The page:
While the region has experienced significant political turbulence of late, Latin American (LatAm) dealmaking appears to be turning a corner. Positive political changes are spurring economic growth and, according to BBVA research, this is set to increase from 1.2% in 2017 to 1.4% in 2018, and even to 2.5% in 2019.

The growing boardroom confidence is reflected in larger deals changing hands. The LatAm and Caribbean region attracted 277 deals worth US$68.4 billion during the first half of 2018, more than doubling the value achieved in H1 2017.

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Brazil bounces back

Brazil has been trying to move past its recent battles with political corruption, which served to stagnate economic growth and dampen dealmaking activity. Signs of economic progress are returning: Brazil’s stock market has posted all-time highs in 2018 as the corruption investigation progresses.

The largest deal of the year in the region—Suzano Papel e Celulose’s US$15.3 billion takeover of Brazilian pulp manufacturer Fibria Celulose—may serve as one sign of returning boardroom confidence.

Consumer confidence

While the energy and industrials sectors continue to generate the bulkiest deals, the consumer sector topped the volume chart in H1 with a total of 45 announced deals, highlighting a diversifying investor landscape. The sector attracted the fifth-largest deal targeting the region in H1—a US$2.1 billion bid by the Netherlands-based agricultural goods company Louis Dreyfus for a 78.5% stake in Brazil-based sugar, ethanol and renewable energy firm Biosev.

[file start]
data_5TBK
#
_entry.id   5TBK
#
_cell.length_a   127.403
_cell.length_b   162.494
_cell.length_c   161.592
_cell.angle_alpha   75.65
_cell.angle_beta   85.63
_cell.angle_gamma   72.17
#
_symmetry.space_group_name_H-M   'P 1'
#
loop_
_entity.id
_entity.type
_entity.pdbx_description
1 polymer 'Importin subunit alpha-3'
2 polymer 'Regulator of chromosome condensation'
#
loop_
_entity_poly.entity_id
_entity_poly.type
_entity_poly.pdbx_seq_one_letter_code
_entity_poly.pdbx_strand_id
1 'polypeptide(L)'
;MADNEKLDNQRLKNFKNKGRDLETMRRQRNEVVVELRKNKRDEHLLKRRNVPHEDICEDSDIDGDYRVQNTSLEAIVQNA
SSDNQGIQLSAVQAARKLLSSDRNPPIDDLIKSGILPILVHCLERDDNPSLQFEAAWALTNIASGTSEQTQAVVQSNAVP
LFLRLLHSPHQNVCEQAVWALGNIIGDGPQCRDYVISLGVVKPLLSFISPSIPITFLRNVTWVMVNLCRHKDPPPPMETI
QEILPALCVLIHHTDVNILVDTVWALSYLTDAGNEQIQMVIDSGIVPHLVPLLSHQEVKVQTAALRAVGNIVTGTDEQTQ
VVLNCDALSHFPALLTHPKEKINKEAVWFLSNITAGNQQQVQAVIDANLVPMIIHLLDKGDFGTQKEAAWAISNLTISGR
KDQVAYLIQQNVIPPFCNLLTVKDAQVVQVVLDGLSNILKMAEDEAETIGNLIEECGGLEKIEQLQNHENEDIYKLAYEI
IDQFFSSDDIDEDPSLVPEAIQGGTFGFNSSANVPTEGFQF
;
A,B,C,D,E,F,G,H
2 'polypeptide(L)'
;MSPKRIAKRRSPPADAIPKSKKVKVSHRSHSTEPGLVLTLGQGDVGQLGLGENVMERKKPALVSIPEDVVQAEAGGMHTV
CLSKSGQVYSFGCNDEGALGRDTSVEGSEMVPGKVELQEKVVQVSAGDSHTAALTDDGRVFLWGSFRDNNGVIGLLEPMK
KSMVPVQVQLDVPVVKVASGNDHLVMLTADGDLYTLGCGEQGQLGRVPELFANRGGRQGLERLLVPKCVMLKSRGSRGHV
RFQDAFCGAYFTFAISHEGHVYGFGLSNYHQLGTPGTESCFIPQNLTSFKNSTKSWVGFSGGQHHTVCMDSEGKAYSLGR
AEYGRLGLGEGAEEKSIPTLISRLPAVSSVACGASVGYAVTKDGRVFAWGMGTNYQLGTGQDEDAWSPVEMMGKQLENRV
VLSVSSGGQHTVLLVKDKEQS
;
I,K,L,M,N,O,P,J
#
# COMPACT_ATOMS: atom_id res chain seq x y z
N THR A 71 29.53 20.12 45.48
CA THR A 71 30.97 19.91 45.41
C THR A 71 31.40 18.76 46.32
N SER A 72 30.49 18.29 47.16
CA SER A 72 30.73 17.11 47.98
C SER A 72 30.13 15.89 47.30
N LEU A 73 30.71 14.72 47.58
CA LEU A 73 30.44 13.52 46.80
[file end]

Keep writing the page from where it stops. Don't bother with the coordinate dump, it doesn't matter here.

Overseas interest

Confidence in the region’s dealmaking has stretched to overseas bidders. A total of 146 inbound deals worth US$41.6 billion announced in the first half of the year reached the highest H1 value since 2012.

Despite this uptick in activity, political factors such as increased tariffs and increasing trade tensions appear to be weighing on US dealmaking into the region, with deal volume dropping 42% year-on-year.

However, new dealmaking partnerships appear to be forming against this backdrop of trade tension. European firms stepped up their investment into the region in H1, with big-ticket deals including Italy-based Enel’s US$3.4 billion planned acquisition of AES Eletropaulo and Netherlands-based Louis Dreyfus Company’s US$2.1 billion purchase of a 78.47% Stake in Biosev.

Interest in new sectors alongside the traditional, as well as interest from a diverse array of countries, is a positive sign for LatAm M&A activity, reflecting a recovering economic landscape and growing investor confidence.